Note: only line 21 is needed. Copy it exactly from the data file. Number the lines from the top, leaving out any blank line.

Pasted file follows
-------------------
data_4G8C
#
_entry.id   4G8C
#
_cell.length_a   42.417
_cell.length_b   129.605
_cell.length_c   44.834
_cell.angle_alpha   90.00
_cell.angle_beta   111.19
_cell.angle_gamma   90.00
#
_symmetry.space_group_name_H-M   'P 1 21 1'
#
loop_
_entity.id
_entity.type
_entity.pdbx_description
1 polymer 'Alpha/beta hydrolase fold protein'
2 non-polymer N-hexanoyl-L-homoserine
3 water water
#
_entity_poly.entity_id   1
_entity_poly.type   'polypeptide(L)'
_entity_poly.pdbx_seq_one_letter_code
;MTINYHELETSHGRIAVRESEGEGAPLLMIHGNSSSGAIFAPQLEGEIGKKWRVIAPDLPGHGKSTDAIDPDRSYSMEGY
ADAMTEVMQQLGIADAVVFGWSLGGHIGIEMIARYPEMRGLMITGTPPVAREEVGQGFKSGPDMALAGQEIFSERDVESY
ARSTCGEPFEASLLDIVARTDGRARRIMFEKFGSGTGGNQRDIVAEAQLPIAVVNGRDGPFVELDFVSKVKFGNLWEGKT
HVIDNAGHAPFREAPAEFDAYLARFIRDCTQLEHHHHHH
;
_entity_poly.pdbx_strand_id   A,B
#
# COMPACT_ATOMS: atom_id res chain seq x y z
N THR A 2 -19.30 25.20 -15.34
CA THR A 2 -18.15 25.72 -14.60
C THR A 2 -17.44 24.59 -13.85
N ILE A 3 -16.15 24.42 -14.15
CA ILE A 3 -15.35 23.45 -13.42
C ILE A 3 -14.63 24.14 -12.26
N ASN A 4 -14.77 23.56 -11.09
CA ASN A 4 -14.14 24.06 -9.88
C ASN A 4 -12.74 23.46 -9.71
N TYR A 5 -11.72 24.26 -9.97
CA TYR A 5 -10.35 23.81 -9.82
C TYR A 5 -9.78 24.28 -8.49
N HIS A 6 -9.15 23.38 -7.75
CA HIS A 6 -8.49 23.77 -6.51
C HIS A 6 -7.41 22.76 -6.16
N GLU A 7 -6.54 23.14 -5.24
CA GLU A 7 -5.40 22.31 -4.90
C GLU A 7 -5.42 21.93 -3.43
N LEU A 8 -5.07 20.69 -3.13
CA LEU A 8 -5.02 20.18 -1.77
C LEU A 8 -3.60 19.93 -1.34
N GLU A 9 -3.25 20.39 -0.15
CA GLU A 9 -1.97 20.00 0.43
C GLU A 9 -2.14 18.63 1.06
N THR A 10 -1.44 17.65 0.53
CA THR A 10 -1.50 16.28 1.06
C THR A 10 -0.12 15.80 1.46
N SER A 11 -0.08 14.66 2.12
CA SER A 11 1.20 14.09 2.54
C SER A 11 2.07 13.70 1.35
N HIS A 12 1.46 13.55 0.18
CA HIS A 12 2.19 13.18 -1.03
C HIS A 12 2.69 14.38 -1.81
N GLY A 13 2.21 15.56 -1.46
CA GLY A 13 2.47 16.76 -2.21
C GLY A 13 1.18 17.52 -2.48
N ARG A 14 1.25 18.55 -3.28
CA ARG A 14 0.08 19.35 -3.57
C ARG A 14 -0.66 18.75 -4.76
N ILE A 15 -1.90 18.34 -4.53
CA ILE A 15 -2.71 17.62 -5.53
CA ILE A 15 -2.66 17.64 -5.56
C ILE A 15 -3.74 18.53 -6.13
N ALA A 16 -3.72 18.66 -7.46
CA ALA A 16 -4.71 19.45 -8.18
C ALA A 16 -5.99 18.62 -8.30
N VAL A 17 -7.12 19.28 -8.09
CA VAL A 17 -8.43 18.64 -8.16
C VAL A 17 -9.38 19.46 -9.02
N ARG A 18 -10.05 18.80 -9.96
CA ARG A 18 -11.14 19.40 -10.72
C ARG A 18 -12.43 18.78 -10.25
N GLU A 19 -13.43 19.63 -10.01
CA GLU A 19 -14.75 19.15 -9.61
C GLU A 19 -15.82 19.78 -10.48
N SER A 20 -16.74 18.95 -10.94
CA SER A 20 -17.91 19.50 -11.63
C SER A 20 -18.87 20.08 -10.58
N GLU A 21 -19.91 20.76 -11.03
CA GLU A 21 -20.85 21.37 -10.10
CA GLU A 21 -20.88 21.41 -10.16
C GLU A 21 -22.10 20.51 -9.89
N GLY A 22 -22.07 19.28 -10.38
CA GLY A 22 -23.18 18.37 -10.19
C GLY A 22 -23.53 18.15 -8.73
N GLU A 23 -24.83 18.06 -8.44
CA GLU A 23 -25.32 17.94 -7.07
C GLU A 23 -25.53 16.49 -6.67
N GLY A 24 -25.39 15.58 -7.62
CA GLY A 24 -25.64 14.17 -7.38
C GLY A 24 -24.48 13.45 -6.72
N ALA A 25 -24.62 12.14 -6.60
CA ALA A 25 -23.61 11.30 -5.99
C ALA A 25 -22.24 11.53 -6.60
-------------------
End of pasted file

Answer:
#